I think Walker Evans photographs are interesting because it shows the daily yet funny routine of a normal subway ride. I find it interesting because even though these pictures were taking back during the great depression, you still see the same kind of facial expressions today. In the photos you see the passengers are ether sad, frustrated, or trying to ignore others in such a crowded place which you still see today. What I also find interesting is the raw facial expressions shown in the photos. Evans probably wouldn’t have been able to get those kinds of emotions if he never concealed his camera. Even though you see some of the passengers speculating something, they probably would have changed there expression. To me a subway ride is somewhat like a reflection of the current state of the world. During The Great Depression you see most of the riders were gloomy or frustrated just like in today’s modern society.
I’ve taken the train quite often, and the people’s facial expression, today, is ALMOST similar to the ones during the Depression Era. He has taken many pictures of people looking sleepy, upset, concerned and looking at different directions on the train to avoid eye contact. Even though technology has advanced over the years, the facial expression back then is quite similar to the expressions now. The difference is that the children in the train today are smiling with excitement and joy of the ride. Then once in awhile you would see adults or teens enjoying themselves too. During the Depression Era, many people were going through a difficult time, so not many were enjoying themselves as much as we are now. I believe Evan’s approach to photography has captured how people dress and express their feelings on the train. Without having it to be staged, he was able to take a photo of his experience. It gives people a perspective of the riders during the Depression Era. I think he was able to capture the image he was looking for. To capture the riders’ everyday expression during the Depression Era, through a small camera that was attached to his clothing.
I think that Evan’s clandestine approach to photography is interesting. I do see similarities between the riders’ expressions during the Depression Era to today’s riders. When you look at the photographs of that Evans took during The Great Depression you can see the worry and sadness in their face. When you compare the looks of the train passengers from Evans’ photographs to the passengers now they both have the same sadness and worry in their face. Even though the times are different with all the events and tragedies all people face emotional, social or economic hardships and you are able to notice that in both the photos and the passengers in today’s era. I consider Evans approach to also be considered interesting because the photos that were taken were candid the passengers didn’t know that Evans had been hiding a camera and you would be able to capture a photograph of the passengers in a moment where they would be portraying their emotions. But if the person were to know that they were having a photo taken some would smile and they would try to hide their emotions but when you capture a candid photo you would catch them in an unexpected moment.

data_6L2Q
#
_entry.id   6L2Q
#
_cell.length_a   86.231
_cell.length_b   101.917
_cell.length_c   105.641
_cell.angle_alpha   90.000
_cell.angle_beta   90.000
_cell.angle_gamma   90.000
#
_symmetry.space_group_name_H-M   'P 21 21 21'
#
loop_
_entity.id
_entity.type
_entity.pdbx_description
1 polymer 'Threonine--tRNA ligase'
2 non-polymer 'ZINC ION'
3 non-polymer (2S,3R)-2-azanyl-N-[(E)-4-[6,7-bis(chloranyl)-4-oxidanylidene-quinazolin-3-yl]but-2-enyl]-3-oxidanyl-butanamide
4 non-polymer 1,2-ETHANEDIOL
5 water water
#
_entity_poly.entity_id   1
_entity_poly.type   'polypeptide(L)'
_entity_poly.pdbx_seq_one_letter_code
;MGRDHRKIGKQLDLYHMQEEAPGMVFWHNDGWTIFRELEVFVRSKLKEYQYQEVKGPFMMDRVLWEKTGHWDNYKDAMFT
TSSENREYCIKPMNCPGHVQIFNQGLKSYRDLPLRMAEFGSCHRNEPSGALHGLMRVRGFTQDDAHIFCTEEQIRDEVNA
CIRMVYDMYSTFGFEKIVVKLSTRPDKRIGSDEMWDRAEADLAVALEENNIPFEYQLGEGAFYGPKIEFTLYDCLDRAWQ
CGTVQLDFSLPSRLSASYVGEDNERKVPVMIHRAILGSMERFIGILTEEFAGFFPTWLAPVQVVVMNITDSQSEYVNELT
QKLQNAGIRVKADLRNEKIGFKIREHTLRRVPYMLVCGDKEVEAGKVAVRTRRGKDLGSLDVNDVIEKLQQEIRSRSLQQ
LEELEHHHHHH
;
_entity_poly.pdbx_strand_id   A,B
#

Walker Evans’ photographed people on the New York City subways between 1938-1941. He only published these photographs 25 years later in his book, Many Are Called, which was re-issued in 2004. Read a review about the new edition in the New York Times or listen to a radio interview of the book’s re-release and a related exhibition at the Metropolitan Museum of Art. Then look at some of Evans photographs on the Getty website. What do you think of Evans’ clandestine approach to photography? Do you see similarities between the riders’ expressions during the Depression Era to today’s riders?
Walker Evans, Subway Couple
New York Times Book review
NPR interview with Met curator Jeff Rosenheim (audio)
Getty Collection of Walker Evans Subway Portraits
To complete this homework assignment, note whether you Post or Comment. For Homework #4, Diamonds and Spades will submit a Post and Hearts and Clubs will Comment (choose any of your classmates’ posts to comment on).
Please post your responses by Tuesday, November 17th.
When reading Shannon Taggart’s photography article I kept thinking about post mortem photography. What people wanted with post mortem photography, was to have something to remember their loved ones that passed away. I believed that with spiritualism, individuals wanted to also have something to remember their loved ones. Everyone has different ways to deal with the death of a loved one. Some people say their goodbyes and others seek mediums. Now capturing this phenomenons sounds and looks difficult. Shannon’s photographs are very intriguing and it made me believe in spiritualism. Also photographs like this will make many people question if what they see is true. Just like the photographs by Mumler’s people complained that the shadow spirit were fake. Just like religion some people believe in god and others are atheist. Everyone thinks and believes in different things.